Bye, Bye Happy Meals

I have pretty mixed feelings about the San Francisco ban on Happy Meal toys. Putting a toy in a meal is a cheap advertising ploy, and little kids are really sensitive to that sort of stuff. So, I’m all for banning advertising that manipulates children.

My problem is that the law sets calorie, fat, and sodium guidelines for meals within which it’s okay to manipulate children. That is, if the nutrition data for the happy meal was tweaked a bit, it could still be offered. Or if another chain wanted to offer a lower calorie kids’ meal, they could.

The reasons this bothers me are many. First and foremost, kids should not be counting calories, parents should not be counting calories for their kids, children are growing and need energy and need to actually learn to listen to their internal hunger cues. I also don’t like the reduction of “healthy” to “low-calorie.” Health is complex and multifaceted. For a kid going through a growth spurt, a Happy Meal might actually be better than a salad and a fruit cup, because they need the calories. Are there better ways to get the calories? Sure. But in the situation where time is really limited and dinner comes from the drive-through, the lowest-calorie option is not the one and only always right answer. Or how about a kid who had tonsil surgery or teeth pulled and it hurts to eat, but you need to get some calories into them somehow. Suddenly a big thick chocolate milkshake looks like a fantastic idea. Point being, there’s way more to health than calories, and the oversimplification is BS.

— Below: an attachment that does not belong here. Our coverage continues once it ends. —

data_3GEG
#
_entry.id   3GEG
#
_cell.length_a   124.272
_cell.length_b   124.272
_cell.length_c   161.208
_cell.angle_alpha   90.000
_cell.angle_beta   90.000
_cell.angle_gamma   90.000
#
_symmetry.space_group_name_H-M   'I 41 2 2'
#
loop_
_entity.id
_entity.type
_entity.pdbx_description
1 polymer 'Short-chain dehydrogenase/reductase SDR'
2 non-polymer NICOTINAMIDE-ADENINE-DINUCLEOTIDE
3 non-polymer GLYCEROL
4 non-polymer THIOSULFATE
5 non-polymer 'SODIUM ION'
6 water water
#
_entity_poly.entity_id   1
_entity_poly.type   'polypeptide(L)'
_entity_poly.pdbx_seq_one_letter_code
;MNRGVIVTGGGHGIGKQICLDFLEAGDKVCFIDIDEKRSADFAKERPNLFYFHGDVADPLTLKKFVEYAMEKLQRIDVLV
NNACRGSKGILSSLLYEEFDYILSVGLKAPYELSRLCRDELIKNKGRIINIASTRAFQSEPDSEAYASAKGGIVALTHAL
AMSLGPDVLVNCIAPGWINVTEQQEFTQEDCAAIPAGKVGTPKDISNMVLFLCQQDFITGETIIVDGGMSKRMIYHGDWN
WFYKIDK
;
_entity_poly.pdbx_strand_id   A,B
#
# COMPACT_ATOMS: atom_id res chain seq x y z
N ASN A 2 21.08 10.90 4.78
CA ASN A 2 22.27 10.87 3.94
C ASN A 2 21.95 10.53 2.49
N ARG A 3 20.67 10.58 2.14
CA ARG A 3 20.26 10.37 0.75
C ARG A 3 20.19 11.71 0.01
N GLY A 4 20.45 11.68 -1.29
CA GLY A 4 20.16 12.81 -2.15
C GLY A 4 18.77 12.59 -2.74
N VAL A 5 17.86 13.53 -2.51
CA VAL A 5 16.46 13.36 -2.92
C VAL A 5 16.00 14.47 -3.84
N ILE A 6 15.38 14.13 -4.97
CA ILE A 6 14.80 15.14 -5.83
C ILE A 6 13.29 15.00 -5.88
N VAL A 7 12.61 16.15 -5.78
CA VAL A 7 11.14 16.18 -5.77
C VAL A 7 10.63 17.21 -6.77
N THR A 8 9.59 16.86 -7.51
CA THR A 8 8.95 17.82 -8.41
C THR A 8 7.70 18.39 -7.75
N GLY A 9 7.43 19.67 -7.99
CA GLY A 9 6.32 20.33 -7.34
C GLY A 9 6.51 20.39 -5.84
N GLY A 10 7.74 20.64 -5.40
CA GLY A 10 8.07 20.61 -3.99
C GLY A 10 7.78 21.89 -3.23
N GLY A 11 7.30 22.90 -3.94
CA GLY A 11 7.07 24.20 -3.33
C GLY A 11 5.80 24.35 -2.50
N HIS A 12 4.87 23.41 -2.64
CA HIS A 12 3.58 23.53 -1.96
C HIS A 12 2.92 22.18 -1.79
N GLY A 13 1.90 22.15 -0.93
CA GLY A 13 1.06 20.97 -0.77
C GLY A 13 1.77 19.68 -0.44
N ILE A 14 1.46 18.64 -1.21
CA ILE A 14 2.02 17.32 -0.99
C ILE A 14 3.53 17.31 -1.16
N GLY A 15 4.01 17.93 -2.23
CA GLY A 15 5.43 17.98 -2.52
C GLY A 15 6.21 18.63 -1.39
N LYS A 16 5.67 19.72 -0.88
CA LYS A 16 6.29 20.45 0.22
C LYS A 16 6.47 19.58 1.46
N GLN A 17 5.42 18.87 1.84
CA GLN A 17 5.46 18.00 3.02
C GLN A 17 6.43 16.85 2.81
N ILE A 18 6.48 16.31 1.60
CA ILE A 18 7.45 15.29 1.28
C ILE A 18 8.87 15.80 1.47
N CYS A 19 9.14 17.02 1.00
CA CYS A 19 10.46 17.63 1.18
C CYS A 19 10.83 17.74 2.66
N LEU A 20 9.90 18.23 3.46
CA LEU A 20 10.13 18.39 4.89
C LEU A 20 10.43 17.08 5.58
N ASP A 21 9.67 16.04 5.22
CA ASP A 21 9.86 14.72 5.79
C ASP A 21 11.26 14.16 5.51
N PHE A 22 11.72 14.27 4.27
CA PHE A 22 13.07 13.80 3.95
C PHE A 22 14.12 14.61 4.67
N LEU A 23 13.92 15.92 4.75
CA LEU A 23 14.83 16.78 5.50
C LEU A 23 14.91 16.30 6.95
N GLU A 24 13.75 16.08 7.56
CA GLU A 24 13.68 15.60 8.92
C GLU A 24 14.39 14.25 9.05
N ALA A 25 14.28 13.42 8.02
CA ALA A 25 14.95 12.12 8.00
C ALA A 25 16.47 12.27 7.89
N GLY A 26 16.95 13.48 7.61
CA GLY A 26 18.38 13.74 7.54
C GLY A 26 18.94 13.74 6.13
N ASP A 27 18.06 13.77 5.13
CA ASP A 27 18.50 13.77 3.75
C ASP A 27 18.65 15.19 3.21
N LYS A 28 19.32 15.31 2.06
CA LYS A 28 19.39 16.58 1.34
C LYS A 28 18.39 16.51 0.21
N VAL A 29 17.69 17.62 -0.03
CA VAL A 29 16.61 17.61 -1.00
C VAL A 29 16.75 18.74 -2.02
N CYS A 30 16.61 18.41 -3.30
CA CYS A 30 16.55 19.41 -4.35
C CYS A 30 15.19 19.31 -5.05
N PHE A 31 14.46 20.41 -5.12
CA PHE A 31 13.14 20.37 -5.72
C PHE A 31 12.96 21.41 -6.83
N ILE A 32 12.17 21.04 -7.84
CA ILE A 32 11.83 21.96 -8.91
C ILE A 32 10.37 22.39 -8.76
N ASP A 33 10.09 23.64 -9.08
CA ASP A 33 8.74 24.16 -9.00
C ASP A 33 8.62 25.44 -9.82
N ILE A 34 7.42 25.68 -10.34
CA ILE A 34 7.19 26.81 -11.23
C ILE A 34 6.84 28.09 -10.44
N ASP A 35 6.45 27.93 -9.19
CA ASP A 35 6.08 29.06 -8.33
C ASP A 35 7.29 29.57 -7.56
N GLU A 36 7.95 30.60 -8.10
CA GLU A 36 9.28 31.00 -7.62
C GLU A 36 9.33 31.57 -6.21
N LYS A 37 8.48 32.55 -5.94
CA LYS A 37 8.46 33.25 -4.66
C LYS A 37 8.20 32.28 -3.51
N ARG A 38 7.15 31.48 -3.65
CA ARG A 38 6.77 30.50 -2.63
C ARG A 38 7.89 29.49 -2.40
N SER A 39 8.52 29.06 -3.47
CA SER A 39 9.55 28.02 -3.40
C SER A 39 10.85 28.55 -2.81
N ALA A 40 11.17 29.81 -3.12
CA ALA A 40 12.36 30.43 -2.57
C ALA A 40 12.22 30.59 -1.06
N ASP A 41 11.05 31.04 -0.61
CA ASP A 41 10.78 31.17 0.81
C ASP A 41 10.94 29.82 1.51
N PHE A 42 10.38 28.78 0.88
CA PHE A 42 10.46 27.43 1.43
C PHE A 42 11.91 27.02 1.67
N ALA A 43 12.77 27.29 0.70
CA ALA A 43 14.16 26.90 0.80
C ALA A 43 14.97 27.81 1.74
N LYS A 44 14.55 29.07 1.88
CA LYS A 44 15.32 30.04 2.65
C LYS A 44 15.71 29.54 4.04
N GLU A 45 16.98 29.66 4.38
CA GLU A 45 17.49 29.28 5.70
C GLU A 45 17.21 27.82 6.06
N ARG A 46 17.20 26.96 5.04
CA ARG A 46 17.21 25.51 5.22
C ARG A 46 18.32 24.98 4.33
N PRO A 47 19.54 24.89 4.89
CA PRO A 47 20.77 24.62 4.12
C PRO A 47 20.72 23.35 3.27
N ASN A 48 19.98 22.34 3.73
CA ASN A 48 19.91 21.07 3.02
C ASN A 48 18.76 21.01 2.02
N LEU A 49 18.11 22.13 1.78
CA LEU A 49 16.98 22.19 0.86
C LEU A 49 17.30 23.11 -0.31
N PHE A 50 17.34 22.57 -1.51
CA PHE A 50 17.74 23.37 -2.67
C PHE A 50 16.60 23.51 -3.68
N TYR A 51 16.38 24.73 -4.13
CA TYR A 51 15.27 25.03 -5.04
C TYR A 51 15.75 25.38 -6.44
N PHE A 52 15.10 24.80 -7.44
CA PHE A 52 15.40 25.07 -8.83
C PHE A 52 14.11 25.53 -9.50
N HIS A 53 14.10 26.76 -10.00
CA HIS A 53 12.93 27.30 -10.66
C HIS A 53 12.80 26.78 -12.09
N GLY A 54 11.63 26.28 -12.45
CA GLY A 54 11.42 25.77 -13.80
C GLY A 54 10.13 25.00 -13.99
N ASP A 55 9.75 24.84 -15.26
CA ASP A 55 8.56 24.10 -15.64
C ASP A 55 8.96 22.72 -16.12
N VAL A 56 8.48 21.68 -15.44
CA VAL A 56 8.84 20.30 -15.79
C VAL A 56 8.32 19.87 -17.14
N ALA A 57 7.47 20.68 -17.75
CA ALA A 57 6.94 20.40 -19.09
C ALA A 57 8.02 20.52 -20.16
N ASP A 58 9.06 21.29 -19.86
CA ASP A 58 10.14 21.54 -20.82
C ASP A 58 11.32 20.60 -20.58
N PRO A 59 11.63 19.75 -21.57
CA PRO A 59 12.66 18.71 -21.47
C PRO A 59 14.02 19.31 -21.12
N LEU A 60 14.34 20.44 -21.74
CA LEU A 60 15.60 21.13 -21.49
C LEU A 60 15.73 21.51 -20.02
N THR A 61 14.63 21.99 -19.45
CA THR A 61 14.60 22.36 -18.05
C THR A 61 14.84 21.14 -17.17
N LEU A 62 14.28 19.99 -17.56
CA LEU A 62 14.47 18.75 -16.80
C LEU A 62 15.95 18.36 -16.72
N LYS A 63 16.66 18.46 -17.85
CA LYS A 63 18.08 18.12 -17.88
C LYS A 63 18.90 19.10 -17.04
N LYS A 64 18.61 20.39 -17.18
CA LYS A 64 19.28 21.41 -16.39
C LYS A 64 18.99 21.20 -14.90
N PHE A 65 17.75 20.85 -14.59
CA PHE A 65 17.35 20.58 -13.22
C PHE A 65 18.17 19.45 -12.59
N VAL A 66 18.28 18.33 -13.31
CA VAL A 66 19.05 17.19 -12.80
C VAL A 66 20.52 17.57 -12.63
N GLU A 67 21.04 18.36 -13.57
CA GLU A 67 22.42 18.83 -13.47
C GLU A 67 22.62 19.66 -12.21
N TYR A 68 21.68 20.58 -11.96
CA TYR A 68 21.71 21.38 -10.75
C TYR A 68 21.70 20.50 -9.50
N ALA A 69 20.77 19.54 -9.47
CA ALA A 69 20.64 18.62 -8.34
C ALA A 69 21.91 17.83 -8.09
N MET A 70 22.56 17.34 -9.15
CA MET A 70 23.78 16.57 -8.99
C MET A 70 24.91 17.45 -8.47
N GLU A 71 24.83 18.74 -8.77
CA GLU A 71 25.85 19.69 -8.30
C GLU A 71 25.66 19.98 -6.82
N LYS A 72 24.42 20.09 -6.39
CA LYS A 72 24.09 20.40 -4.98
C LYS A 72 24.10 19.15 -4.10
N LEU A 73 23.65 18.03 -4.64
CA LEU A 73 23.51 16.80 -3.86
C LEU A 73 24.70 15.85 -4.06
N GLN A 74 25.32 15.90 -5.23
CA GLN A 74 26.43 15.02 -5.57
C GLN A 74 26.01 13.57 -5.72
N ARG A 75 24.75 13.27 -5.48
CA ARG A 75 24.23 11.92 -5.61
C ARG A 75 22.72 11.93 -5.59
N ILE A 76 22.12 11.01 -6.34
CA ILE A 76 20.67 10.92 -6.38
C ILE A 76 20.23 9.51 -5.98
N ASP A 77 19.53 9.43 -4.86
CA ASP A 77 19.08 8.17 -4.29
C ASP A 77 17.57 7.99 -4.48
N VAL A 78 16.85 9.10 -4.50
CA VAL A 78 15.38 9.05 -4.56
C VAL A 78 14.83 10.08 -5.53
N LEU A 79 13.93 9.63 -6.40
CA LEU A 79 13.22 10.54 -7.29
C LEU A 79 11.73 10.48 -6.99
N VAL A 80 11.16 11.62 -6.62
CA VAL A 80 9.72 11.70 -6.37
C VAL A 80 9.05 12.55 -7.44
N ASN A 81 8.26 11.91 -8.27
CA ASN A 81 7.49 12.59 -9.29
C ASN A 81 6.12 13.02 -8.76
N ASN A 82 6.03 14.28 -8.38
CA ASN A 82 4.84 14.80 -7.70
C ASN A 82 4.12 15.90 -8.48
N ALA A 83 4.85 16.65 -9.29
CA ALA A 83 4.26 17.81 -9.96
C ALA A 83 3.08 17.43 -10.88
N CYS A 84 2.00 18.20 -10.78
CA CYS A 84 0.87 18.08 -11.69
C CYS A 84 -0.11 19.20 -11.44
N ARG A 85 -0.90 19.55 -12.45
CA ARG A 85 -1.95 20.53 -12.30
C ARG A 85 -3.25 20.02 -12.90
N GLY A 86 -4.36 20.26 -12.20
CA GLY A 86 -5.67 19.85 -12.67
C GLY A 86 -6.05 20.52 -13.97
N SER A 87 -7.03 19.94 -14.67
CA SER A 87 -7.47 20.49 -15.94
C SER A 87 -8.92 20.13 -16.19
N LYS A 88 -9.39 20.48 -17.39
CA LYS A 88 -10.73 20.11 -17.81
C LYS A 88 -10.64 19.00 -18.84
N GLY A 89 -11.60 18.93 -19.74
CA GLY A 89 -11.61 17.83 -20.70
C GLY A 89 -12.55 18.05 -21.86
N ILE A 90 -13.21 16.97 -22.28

Secondly, it’s the parent’s place to decide what their food priorities are for their kids. I know people who really like the ban because it cuts down on the amount of begging they’ll have to withstand–at least until McDonald’s tweaks the Happy Meal a bit. And, since their issue with McDonald’s is corn products and overprocessing and HFCS, a 500-calorie Happy Meal isn’t going to be any higher on their list of things they want their kids to have. But those priorities aren’t everybody’s priorities, and I think the government oversteps when it says “these are the meals that are okay to market to children, and these are the ones that aren’t.” How about just “don’t market to children”?

Third, anything that feeds into our culture’s diet mentality bugs me. Kids will be aware when Happy Meals go away, don’t think they won’t. And they’ll know that it’s because of “too many calories” because calories are bad for you and you shouldn’t eat them. (Yes, this is exactly how the diet message sounds to a six-year-old.)

Finally, this leaves a big fat loophole for manipulative advertising of low-calorie (not necessarily the same as healthy) meals to kids. I can easily envision a Skinny Princess meal with a salad, a Diet Coke, one of the 80-calorie Disney Princess snack packs (which should not exist!) and a cute pink toy, marketed to little girls. This would meet those standards as “healthy” without giving a kid the energy they need, having all the HFCS and non-organic stuff that some people are concerned over, oh and teaching them to diet at the age of five.

For more on this topic, there’s some really good discussion going on over at the Family Feeding Dynamics blog.

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